Step 3: When some authorities give in to this bribe and agree to fracking, take back the money you gave them in more cuts the following year.

Moral: Never exchange for cash anything that you can’t easily replace. Cash can easily be taken back. Once you have wrecked the environment it is too late to wish you hadn’t.

John Illingworth



Sex, lies and being a President

Someone may be good at chess, yet bad at football, and a President of France may be good at “presiding”, yet bad at running romance. 

Some assume, it seems, that if dishonesty occurs in one segment of a person’s life, it corrupts all other segments; but why think that? Just as people may appreciate opera’s aesthetic value yet not painting’s, so some may value honesty in affairs of the state, yet succumb to dishonesty in affairs of the heart. After all, numerous people lie when they say that they have read the terms and conditions, yet tell the truth when asked the way to the station.

Peter Cave

London W1


Uphill battle against abortion of girls

Congratulations on a brilliant piece of journalism, tackling the taboo subject of female foetus abortions (“The lost girls”, 15 January). I have been chair of a women’s group for 12 years and we have campaigned on this issue. However I am saddened to say our message has fallen on deaf ears.

Religious and political bodies pay lip-service to equality but adopt practices which are against women. Traditions have been revived such as Lohri, celebrated for a boy’s birth or wedding, Rakhri, where sister ties a thread around brother’s wrist asking him for protection, and Karva Chauth Varat, where a wife fasts all day praying for her husband’s long life. The community have made the girl a burden to bear but forgotten that from a woman sons and kings are born, a saying of Guru Nanak, founder of the Sikh religion.

Not all in the Asian community are the same; the majority love their daughters, but a minority still pray for baby boys in some of our Gurdwaras, which are complicit in this practice, as income derives from donations from parents celebrating boy births. No amount of education will make these people change their attitudes.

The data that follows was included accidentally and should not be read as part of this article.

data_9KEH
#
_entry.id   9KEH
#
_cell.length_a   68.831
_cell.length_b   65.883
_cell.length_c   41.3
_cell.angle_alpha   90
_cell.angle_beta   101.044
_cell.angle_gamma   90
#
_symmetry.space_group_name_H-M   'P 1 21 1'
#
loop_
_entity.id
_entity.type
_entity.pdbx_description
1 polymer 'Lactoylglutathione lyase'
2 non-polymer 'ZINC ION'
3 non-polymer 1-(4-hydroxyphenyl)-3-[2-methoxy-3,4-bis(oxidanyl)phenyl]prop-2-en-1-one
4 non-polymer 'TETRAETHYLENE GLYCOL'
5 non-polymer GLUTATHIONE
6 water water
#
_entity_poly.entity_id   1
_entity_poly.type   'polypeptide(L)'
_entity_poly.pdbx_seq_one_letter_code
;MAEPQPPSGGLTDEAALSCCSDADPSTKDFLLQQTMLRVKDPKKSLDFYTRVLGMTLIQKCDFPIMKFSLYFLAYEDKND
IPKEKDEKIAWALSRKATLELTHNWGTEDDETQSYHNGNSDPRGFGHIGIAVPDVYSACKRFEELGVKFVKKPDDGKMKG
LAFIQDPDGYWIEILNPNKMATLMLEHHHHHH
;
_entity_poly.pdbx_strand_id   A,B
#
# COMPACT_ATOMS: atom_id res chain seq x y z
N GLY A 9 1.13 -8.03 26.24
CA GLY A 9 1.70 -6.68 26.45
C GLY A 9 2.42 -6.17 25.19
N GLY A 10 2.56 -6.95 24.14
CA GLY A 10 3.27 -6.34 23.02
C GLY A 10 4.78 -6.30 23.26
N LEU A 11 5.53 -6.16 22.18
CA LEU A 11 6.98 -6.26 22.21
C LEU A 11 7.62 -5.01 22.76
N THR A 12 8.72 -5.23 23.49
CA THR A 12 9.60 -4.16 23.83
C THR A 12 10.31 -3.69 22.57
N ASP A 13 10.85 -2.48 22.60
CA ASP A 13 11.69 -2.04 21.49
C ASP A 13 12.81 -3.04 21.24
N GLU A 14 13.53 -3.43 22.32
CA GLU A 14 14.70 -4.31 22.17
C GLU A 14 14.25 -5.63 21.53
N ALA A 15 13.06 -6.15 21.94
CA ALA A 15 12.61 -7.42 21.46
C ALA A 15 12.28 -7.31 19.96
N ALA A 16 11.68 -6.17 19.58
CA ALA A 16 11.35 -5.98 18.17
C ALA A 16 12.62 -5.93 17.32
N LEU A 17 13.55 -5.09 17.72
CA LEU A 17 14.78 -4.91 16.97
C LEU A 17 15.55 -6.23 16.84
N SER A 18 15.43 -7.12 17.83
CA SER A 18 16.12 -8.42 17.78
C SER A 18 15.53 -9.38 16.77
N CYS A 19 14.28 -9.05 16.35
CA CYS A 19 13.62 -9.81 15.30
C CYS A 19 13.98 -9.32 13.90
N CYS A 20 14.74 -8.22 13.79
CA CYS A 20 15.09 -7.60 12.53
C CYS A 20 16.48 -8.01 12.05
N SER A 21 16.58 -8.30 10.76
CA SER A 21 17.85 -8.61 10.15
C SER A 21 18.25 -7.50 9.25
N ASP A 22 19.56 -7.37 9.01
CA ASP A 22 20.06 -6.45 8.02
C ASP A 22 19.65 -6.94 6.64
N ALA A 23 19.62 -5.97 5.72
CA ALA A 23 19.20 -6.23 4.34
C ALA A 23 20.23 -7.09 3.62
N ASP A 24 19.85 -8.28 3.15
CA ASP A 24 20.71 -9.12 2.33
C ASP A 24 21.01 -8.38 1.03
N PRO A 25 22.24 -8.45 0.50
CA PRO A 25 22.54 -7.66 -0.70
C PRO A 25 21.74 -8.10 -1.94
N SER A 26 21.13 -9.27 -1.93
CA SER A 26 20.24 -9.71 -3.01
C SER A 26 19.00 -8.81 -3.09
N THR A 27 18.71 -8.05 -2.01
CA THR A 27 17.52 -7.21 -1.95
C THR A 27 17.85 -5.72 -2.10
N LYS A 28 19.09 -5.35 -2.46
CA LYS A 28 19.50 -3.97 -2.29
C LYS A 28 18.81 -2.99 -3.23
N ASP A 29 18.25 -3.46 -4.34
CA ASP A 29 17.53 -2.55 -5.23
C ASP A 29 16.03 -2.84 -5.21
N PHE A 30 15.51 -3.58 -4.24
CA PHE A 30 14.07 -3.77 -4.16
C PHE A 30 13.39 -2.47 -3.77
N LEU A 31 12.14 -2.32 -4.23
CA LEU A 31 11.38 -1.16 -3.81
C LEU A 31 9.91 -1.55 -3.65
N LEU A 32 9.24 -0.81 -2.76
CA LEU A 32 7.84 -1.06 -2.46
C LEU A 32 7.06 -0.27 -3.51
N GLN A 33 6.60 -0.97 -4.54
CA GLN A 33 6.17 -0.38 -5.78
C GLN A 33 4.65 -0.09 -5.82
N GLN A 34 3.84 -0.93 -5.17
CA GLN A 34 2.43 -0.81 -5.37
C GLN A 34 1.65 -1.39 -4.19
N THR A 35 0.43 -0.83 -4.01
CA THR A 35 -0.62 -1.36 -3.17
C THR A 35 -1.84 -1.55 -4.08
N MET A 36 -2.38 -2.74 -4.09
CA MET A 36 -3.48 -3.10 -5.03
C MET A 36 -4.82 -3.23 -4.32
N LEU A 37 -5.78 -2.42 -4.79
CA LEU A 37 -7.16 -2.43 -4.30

Rest in peace the souls of those girls aborted. Families and communities who condone such violence against unborn women will never thrive. In their old age when their boys dump them, they will wish they had a daughter to care for them.

Please continue with your campaign to stop this nefarious practice of gender-selective abortions.

Cllr Balvinder Kaur Saund

Chair, Sikh Women’s Alliance, Ilford, Essex

News that female foeticide has reached the UK’s shores is a shocking indictment of how widespread this malign practice has become.

In India, there are a staggering seven million more boys than girls aged under six, according to the 2011 census, and the gap is growing. The national figure has fallen to an alarming 914 girls for every 1,000 boys. In some states such as Punjab that ratio is as low as 846 girls to 1,000 boys, as parents mistakenly see boys as a faster route out of poverty.

Despite the Indian government enacting a law against using ultrasound technology for sex-selective abortions, the practice continues and is believed to result in more than 500,000 female foetuses being terminated every year.

Yet, as your story illustrates, this is not confined to India, and any decline in the relative number of girls needs to be halted, as it risks undermining economic and social achievements.

Plan’s “Let Girls be Born” initiative in India galvanises action to tackle the country’s disturbing sex ratio. Yet this is now a global problem and must be tackled on the international stage.

Tanya Barron

Chief Executive, Plan UK

London EC1

An aspect of prenatal sex selection and the resulting imbalance of the genders which has not been sufficiently discussed is the long-term impact on the security of women and the happiness of men.

If there are in extreme cases as many as 140 men for every 100 women, then roughly one in four or five men is unlikely to find a life-partner. It has already been seen in China that this can result in oppression and violence, including kidnap and forced marriage. The idea that scarcity of women puts power in female hands is a misconception. It also means that many men will lead unhappy, frustrated and empty lives, and will be unable to have children.

Catherine Rose

Olney, Buckinghamshire